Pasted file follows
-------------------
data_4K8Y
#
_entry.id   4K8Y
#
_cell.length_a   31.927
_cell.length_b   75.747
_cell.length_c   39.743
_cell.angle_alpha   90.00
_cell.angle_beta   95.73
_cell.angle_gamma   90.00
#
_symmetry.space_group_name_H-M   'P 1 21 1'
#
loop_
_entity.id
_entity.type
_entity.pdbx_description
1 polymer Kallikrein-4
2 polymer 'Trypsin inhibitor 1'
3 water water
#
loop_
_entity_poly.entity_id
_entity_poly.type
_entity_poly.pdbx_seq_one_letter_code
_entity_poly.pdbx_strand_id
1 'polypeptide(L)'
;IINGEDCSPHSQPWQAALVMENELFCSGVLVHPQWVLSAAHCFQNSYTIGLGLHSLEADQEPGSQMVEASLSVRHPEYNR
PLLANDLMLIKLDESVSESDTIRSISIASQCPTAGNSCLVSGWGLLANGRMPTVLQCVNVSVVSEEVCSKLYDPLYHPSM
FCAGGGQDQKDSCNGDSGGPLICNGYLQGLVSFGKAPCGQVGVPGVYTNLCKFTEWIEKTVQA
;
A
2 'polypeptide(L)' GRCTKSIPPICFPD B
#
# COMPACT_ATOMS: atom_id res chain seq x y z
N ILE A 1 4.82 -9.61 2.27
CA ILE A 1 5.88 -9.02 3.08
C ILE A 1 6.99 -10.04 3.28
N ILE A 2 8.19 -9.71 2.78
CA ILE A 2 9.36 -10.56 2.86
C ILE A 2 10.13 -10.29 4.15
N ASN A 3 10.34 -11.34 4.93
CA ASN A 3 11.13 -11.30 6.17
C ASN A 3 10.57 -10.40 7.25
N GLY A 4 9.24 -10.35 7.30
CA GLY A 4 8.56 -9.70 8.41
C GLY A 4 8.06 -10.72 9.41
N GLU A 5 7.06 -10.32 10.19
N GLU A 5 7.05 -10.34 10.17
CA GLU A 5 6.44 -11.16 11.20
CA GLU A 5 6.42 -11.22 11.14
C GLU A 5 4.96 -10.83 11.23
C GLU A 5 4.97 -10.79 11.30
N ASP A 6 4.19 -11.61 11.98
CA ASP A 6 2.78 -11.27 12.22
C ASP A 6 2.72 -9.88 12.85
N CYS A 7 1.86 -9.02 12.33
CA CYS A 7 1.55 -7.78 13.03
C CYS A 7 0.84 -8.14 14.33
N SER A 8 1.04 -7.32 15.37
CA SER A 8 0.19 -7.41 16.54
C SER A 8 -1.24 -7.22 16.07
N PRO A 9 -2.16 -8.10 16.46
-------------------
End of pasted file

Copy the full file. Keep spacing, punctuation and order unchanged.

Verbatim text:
data_4K8Y
#
_entry.id   4K8Y
#
_cell.length_a   31.927
_cell.length_b   75.747
_cell.length_c   39.743
_cell.angle_alpha   90.00
_cell.angle_beta   95.73
_cell.angle_gamma   90.00
#
_symmetry.space_group_name_H-M   'P 1 21 1'
#
loop_
_entity.id
_entity.type
_entity.pdbx_description
1 polymer Kallikrein-4
2 polymer 'Trypsin inhibitor 1'
3 water water
#
loop_
_entity_poly.entity_id
_entity_poly.type
_entity_poly.pdbx_seq_one_letter_code
_entity_poly.pdbx_strand_id
1 'polypeptide(L)'
;IINGEDCSPHSQPWQAALVMENELFCSGVLVHPQWVLSAAHCFQNSYTIGLGLHSLEADQEPGSQMVEASLSVRHPEYNR
PLLANDLMLIKLDESVSESDTIRSISIASQCPTAGNSCLVSGWGLLANGRMPTVLQCVNVSVVSEEVCSKLYDPLYHPSM
FCAGGGQDQKDSCNGDSGGPLICNGYLQGLVSFGKAPCGQVGVPGVYTNLCKFTEWIEKTVQA
;
A
2 'polypeptide(L)' GRCTKSIPPICFPD B
#
# COMPACT_ATOMS: atom_id res chain seq x y z
N ILE A 1 4.82 -9.61 2.27
CA ILE A 1 5.88 -9.02 3.08
C ILE A 1 6.99 -10.04 3.28
N ILE A 2 8.19 -9.71 2.78
CA ILE A 2 9.36 -10.56 2.86
C ILE A 2 10.13 -10.29 4.15
N ASN A 3 10.34 -11.34 4.93
CA ASN A 3 11.13 -11.30 6.17
C ASN A 3 10.57 -10.40 7.25
N GLY A 4 9.24 -10.35 7.30
CA GLY A 4 8.56 -9.70 8.41
C GLY A 4 8.06 -10.72 9.41
N GLU A 5 7.06 -10.32 10.19
N GLU A 5 7.05 -10.34 10.17
CA GLU A 5 6.44 -11.16 11.20
CA GLU A 5 6.42 -11.22 11.14
C GLU A 5 4.96 -10.83 11.23
C GLU A 5 4.97 -10.79 11.30
N ASP A 6 4.19 -11.61 11.98
CA ASP A 6 2.78 -11.27 12.22
C ASP A 6 2.72 -9.88 12.85
N CYS A 7 1.86 -9.02 12.33
CA CYS A 7 1.55 -7.78 13.03
C CYS A 7 0.84 -8.14 14.33
N SER A 8 1.04 -7.32 15.37
CA SER A 8 0.19 -7.41 16.54
C SER A 8 -1.24 -7.22 16.07
N PRO A 9 -2.16 -8.10 16.46